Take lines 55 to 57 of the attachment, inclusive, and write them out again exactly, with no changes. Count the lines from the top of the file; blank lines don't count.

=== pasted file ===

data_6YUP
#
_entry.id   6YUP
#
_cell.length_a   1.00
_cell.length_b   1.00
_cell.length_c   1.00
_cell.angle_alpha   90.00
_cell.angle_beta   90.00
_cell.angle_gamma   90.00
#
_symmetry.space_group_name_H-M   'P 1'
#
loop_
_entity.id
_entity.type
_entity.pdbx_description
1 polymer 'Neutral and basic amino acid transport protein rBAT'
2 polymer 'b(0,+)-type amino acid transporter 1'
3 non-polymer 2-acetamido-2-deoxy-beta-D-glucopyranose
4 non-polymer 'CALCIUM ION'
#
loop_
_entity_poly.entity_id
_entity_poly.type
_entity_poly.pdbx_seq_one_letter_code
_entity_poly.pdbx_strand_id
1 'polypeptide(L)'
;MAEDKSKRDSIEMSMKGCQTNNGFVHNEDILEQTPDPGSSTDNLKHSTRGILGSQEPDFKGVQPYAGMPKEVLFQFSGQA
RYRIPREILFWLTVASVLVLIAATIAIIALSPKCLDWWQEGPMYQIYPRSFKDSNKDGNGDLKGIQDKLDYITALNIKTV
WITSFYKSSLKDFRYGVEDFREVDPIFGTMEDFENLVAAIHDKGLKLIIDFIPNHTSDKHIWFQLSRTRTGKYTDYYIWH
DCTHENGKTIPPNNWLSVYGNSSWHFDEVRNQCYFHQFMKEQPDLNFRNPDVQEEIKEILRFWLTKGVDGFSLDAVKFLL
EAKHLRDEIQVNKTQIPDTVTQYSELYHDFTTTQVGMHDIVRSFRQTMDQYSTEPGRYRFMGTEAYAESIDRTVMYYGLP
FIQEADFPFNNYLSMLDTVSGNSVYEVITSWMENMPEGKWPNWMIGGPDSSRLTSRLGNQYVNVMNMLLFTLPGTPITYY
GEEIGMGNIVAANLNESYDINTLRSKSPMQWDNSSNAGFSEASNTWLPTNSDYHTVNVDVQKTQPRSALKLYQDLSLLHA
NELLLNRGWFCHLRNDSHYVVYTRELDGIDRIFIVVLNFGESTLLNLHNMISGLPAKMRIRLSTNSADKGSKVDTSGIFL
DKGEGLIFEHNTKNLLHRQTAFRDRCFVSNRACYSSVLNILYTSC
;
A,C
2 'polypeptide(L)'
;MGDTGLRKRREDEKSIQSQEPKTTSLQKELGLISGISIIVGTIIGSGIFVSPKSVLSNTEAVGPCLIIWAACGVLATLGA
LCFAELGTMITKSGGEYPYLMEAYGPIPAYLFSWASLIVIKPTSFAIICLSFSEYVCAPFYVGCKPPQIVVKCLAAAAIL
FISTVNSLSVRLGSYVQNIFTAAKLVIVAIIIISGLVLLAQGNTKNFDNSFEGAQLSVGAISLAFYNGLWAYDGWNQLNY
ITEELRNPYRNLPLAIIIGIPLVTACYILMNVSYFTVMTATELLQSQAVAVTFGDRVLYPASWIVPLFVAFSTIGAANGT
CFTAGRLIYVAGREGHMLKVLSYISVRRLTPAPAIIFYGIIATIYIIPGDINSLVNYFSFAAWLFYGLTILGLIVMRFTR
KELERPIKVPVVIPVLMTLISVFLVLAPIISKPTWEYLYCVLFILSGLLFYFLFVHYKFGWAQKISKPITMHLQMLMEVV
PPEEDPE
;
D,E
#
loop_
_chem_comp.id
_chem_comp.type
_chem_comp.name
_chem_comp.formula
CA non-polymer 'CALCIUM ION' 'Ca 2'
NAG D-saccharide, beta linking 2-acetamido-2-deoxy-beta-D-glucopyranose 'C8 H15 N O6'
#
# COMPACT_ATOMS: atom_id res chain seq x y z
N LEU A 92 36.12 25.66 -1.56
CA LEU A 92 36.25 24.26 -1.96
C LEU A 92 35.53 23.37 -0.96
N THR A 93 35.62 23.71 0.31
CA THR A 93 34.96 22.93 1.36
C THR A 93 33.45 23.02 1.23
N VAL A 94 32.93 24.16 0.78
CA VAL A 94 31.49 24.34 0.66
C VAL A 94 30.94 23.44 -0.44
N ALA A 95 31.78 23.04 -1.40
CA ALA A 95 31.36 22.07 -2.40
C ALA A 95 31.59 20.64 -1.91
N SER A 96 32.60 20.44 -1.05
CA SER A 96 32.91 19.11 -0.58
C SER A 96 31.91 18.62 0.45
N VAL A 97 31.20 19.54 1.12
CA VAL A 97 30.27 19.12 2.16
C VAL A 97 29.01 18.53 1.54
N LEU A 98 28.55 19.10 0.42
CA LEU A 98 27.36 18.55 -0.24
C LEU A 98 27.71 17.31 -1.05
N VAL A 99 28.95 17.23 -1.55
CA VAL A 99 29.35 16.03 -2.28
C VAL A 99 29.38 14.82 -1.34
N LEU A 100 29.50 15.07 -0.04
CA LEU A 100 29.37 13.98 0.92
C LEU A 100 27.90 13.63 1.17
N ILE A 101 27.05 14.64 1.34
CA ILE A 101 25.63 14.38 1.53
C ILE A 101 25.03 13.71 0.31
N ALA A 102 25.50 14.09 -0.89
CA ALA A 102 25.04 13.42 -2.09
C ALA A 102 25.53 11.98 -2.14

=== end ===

_chem_comp.formula
CA non-polymer 'CALCIUM ION' 'Ca 2'
NAG D-saccharide, beta linking 2-acetamido-2-deoxy-beta-D-glucopyranose 'C8 H15 N O6'